In sixth place: “The civilian closure has been lifted and only security restrictions remain”.
Gaza is not as isolated from the rest of the world as it was a few years ago, but it is still cut off from the West Bank and it’s hard to find convincing security reasons why. For example, Israel prohibits students from traveling from Gaza to the West Bank – individual security checks are not even an option because the ban is sweeping. Israel does not allow goods from Gaza to be sold in the West Bank or Israel, while at the same time allowing exports from Gaza to Europe to be transferred through its own airports and seaports. It also imposes restrictions on the import of building materials into the Gaza Strip. The impact is felt mainly by international organizations rather than the local government, which gets all the cement, gravel, and steel it needs from the tunnels. Ongoing restrictions make it difficult for Gaza’s economy to recover, but they also split families apart and impede Gaza residents’ access to higher education and the opportunity to acquire training in a number of highly needed fields.
In fifth place: “Israel gives Gaza money, electricity and water”.
True, Israel does give Gaza residents electricity and water. That is, if by “give” you mean “sells”. Israel also does not “give” money to Gaza’s residents – it does transfer tax monies it collects on their behalf, although sometimes with great delay.
In fourth place: “The Palmer Report concluded that the closure was legal”.
The Palmer Commission decided not to examine the legality of the overall closure of the Gaza Strip and determined only that the naval blockade imposed on Gaza was legal. In its report, the commission included a recommendation for Israel to continue easing restrictions on movement “with a view to lifting its closure and to alleviate the unsustainable humanitarian and economic situation of the civilian population”.
In third place: “Gaza has a border with Egypt, so Egypt should take care of the Strip”.
Six months ago, we posted the top ten reasons why the opening of Rafah Crossing just doesn’t cut it. The list is still valid, but here’s the gist of it: Even if Egypt fully opens Rafah to movement of people and goods, this would still not provide a solution for the problem of movement restrictions between Gaza and the West Bank. The desire to push Gaza onto Egypt and therefore make it possible to cut the Strip off from the West Bank is a common one, but its implementation would entangle Israel legally and politically.
In second place: “Israel disengaged from Gaza and all it got was Qassam rockets”.
Firing Qassam rockets on civilians is an unjustifiable war crime. This much is clear. We should keep in mind that the rockets didn’t start after the disengagement from Gaza and that four and a half years of closure have done nothing to reduce the threat of rockets being fired from Gaza into Israel – but don’t take our word for it. As for disengagement, Israel did remove its permanent military installations and civilian settlements from the Gaza Strip, but did this really end Israeli control over Gaza? Try asking a Palestinian from Gaza if she feels that Israel has really “disengaged” from her life. She wouldn’t think twice before responding in the negative. Israel controls her ability to study in the West Bank, export goods, fish, farm her lands and visit relatives. True, it’s hard to imagine control of a territory without permanent military presence on the ground, but this is exactly Gaza’s unique situation today.
And in first place: “Gaza’s residents voted for Hamas so they had it coming to them”.
Hamas’ victory in parliamentary elections in 2006, shortly after the “disengagement” was met with surprise. Withdrawal from Gaza didn’t bolster those in support of the peace process as many in Israel had expected. Today, more than five years after the elections were held, they are still used as an excuse for the closure.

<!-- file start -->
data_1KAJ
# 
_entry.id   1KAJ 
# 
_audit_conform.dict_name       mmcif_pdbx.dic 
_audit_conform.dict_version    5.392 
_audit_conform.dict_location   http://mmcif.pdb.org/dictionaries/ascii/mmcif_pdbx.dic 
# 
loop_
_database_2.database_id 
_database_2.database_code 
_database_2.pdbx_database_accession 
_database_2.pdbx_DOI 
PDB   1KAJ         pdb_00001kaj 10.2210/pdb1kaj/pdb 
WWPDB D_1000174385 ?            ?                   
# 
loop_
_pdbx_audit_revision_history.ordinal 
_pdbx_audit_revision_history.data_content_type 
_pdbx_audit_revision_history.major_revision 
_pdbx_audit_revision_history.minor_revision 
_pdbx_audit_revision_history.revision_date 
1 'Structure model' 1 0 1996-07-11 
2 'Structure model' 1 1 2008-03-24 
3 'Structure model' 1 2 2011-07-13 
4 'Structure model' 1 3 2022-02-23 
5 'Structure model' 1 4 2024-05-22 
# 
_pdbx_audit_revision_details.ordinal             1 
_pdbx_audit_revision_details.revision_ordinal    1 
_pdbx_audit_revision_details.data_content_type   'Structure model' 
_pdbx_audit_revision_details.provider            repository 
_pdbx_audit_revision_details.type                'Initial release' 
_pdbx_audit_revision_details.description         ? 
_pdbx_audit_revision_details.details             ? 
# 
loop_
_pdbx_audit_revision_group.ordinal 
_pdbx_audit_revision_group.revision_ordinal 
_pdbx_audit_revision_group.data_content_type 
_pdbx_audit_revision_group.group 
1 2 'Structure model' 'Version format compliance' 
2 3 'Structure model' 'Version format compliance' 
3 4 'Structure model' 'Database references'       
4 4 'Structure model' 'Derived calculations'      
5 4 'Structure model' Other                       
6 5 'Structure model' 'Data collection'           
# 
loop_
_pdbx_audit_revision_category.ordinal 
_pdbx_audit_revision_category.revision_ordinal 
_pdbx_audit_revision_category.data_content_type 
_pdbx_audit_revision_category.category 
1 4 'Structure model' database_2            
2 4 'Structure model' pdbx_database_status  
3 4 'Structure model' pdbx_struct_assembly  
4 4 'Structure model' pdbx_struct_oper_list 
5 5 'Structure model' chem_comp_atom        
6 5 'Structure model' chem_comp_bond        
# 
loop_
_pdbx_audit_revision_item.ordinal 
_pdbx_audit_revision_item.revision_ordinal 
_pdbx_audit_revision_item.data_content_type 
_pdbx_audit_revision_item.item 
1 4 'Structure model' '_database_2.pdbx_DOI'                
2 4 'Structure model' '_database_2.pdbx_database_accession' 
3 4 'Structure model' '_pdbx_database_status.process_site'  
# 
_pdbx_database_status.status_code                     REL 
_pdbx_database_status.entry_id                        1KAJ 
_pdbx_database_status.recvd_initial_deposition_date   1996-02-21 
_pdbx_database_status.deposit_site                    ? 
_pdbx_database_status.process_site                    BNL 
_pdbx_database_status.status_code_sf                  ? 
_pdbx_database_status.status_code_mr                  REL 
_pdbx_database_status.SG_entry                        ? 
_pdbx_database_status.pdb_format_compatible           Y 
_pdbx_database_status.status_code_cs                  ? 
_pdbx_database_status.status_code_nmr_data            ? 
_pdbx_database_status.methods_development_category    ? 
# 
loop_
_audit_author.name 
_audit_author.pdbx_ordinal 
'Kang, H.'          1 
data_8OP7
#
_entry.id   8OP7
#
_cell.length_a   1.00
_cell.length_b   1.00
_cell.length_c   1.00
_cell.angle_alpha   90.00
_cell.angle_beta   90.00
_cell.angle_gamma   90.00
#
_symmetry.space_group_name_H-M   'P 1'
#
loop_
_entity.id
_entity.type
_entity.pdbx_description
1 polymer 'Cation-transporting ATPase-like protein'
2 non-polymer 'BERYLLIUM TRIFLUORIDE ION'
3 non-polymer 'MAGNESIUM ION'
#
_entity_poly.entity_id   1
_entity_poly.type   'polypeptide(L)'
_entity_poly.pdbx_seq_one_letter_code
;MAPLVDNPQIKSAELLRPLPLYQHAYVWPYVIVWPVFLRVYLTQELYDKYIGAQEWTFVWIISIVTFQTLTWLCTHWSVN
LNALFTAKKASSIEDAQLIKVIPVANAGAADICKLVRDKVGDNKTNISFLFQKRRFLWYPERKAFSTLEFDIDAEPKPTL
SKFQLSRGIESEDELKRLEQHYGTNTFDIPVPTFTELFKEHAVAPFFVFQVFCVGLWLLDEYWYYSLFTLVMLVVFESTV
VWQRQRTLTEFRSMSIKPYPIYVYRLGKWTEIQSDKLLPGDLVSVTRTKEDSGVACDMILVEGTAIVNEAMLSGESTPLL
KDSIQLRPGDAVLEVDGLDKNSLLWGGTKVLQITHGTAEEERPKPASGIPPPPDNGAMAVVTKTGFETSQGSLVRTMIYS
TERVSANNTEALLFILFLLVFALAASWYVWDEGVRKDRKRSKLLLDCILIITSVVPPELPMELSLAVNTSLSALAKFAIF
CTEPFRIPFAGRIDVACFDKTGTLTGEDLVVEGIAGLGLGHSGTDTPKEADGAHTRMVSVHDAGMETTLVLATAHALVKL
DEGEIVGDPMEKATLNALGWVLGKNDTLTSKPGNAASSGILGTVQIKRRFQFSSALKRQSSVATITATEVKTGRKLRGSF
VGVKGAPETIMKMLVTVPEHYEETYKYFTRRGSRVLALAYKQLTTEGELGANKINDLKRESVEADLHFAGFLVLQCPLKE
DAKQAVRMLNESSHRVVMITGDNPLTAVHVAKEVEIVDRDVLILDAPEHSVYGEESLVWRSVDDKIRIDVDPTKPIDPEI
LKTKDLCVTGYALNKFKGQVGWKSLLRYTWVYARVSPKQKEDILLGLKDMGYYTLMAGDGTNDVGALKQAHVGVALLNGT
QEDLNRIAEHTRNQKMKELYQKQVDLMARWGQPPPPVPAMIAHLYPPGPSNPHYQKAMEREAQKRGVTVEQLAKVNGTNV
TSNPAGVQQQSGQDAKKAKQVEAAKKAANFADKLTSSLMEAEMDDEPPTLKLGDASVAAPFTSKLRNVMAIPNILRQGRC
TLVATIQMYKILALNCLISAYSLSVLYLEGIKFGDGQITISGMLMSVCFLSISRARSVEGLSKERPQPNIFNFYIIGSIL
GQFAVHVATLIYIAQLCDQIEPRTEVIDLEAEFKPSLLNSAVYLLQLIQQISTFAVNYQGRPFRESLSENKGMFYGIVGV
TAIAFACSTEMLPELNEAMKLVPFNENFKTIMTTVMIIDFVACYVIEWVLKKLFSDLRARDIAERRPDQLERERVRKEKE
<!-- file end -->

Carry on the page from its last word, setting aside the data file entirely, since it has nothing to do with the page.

First of all, it is important to stress that international law prohibits collective punishment of a civilian population and for good reason. Past experience has taught that civilians, irrespective of their political convictions, must remain “off limits”. This principle must be upheld in Gaza, in Israel and in all other places in the world facing conflict.
While we’re on the topic of the elections, and to be accurate, the elections Hamas won were not held just in the Gaza Strip but also in the West Bank and east Jerusalem. It was more than a year after the elections, in June 2007, that Hamas took control of the Gaza Strip.
No elections have been held in Gaza since 2006 and the debate between the various political movements in the Strip has been ongoing. One way of following this debate is through polls, such as those published by the Palestinian Center for Policy and Survey Research. For example, a poll from December 2011 shows that if elections for the Palestinian Legislative Council were to be held now, Hamas would get 35% of the vote and Fatah 43%. It’s worth recalling also that over half of Gaza’s population is below voting age. How can children be blamed for the outcome of elections in which they didn’t take part?
An Israeli defence consultancy is assisting with dirty work in Colombia previously monopolised by the United States.
|Global CST, a defence industry firm, got close to Colombian President Santos over a period of years [EPA]|
Much fuss has been made in recent years in neoconservative circles in the US and among Israeli foreign ministry officials, regarding the danger to global security posed by an alleged Islamist infiltration of Latin America.
A pet factoid wielded by self-appointed experts on the matter is that it is currently possible to travel by air from Caracas to Tehran with only one stop in Damascus. Lest policymakers and the general public fail to respond with adequate alarm to such news, the severity of the threat is underscored via invented links between Muslims in Latin America and every potentially unfavourable regional trend, resulting in a spectre of Islamo-narco-socialist crime cartels menacing the southern border of the US.
In a WikiLeaks cable from the US embassy in Bogota dated December 1, 2009, a rather unexpected entity joined the usual lineup of Latin America-based threats. The cable discusses the manoeuvres in Colombia of the Israeli firm Global Comprehensive Security Transformation (Global CST), founded by Major General (Res) Israel Ziv – former head of the Operations Directorate of the Israeli military – and contracted to aid in the fight against both criminal organisations and the Revolutionary Armed Forces of Colombia (FARC), as well as to evaluate potential perils emanating from Ecuador and Venezuela: